SLAM! Wrestling’s Blaine van der Griend goes through The Undertaker’s undefeated streak at WrestleMania, one match at a time.
The event: WrestleMania 7
Where: The Los Angeles Sports Arena, Los Angeles
The result: Win over Jimmy “Superfly” Snuka; WrestleMania record, 1-0
Any gambler knows that seven is usually the luckiest number. But Wrestlemania 7 was not so lucky for Superfly Jimmy Snuka, who became the first chalk mark in the win column of The Undertaker’s WrestleMania record. And Snuka had no problem with that.
“I had a good time working with him. I thought he was great,” Snuka told SLAM! Wrestling. “He’s a really awesome guy. He’s very classy and down to Earth.”
It seems appropriate that Los Angeles hosted the event that year, as it’s been known as the city where stars are born. And Snuka agrees that no star shines brighter than The Undertaker.
“I’m not a glory guy, so I didn’t mind being the first one,” he said. “I kind of predicted that he would be a big star.”
Before The Undertaker came along, Snuka had his own run of success.
He was a bodybuilder before ever entering professional wrestling, so it’s no surprise that his impressive physique stood out like a sore thumb in the squared circle.
Snuka competed in the NWA and Mid-Atlantic territories before finally ending up in the World Wrestling Federation in 1982.
He served as a corner man for Hulk Hogan and Mr. T in the main event of the first WrestleMania and participated in the most famous or perhaps infamous Piper’s Pit segments of all time, where he had a coconut smashed over his head by Roddy Piper.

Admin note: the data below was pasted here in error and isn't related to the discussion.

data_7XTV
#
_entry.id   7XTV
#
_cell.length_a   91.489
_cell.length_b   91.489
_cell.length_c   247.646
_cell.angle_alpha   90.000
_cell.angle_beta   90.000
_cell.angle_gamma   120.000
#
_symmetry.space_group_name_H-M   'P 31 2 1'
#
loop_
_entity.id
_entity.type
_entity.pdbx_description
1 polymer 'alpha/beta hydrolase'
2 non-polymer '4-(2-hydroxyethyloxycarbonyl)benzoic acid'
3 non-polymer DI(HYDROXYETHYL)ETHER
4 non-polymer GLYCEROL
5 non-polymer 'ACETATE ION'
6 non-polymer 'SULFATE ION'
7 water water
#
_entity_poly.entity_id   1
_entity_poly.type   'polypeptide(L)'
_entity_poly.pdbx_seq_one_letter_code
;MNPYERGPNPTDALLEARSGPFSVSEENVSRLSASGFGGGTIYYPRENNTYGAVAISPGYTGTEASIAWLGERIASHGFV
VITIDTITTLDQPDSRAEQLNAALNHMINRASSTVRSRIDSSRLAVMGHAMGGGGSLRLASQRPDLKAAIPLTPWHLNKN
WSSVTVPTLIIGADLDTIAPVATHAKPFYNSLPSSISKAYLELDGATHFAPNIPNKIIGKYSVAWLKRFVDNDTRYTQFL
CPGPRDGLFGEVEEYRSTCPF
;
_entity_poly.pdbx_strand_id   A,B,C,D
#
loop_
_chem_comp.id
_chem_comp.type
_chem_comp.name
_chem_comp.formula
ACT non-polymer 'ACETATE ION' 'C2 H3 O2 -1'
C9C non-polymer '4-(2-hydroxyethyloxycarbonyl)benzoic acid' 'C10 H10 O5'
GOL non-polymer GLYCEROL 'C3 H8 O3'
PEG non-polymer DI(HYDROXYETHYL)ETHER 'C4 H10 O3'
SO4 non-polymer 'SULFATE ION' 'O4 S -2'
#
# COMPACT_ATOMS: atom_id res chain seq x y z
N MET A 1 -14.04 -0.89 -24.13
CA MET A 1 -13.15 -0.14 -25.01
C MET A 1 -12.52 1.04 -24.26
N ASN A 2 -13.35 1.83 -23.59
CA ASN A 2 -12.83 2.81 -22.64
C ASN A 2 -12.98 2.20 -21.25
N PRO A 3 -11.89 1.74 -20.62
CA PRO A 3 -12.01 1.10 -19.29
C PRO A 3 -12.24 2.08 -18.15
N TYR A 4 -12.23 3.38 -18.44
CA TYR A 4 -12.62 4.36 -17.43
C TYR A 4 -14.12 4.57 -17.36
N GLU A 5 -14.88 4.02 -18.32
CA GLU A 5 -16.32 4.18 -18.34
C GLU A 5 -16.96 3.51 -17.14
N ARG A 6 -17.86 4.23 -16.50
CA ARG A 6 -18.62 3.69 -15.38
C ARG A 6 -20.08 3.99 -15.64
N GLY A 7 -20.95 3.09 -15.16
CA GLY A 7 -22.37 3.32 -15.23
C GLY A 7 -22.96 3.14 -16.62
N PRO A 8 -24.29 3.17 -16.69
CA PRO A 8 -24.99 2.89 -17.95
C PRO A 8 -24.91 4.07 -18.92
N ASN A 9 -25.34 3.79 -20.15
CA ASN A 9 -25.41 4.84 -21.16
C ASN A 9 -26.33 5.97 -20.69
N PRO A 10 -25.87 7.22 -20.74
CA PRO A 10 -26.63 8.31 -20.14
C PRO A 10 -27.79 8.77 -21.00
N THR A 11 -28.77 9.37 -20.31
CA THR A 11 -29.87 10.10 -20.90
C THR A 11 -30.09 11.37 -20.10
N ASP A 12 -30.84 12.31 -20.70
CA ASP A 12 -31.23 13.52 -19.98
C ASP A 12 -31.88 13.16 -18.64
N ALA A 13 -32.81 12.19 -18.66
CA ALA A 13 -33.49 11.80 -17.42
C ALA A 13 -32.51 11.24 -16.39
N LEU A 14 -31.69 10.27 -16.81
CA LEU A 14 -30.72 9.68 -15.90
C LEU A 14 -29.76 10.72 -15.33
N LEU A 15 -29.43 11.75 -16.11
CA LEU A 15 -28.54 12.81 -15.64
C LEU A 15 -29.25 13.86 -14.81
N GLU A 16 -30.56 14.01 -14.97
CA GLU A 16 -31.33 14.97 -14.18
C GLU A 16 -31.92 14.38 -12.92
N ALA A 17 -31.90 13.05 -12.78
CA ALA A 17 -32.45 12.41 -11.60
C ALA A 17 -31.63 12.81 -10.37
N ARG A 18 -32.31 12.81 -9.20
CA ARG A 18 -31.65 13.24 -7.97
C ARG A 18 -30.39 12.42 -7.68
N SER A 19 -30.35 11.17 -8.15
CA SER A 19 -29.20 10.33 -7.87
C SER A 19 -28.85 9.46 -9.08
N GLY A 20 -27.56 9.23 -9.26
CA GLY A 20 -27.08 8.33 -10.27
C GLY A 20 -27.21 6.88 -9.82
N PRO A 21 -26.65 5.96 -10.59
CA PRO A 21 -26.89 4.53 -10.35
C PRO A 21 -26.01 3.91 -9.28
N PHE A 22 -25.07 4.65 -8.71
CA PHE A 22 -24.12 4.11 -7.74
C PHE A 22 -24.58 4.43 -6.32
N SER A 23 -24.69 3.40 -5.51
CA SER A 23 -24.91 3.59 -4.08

Most people, including a young Mick Foley, would remember Snuka best for his incredible leap off the top of a steel cage onto a vulnerable Don Muraco in 1983.
Unfortunately, Snuka’s high-flying offence may have actually cost him the match with The Undertaker, as he attempted a springboard move, only to be caught in the waiting arms of the Deadman and then driven into the canvas with the Tombstone piledriver.
WrestleMania 7 was Snuka’s last Wrestlemania match for 18 years — he returned for an Elimination Handicap match with Ricky Steamboat and Piper against Chris Jericho at WrestleMania 25 — but he clearly understood business, as he took no exception to putting over a future star on his way out.
“I always enjoy watching him (Undertaker),” Snuka said. “I was the first one he beat and I was happy to take care of a brother.”
Although nobody could have predicted that the undefeated would have been such a big deal at later WrestleManias, Snuka had no doubts that The Undertaker would definitely be a big deal, if he wasn’t already at that time.
“I would like to see the streak keep going,” Snuka said.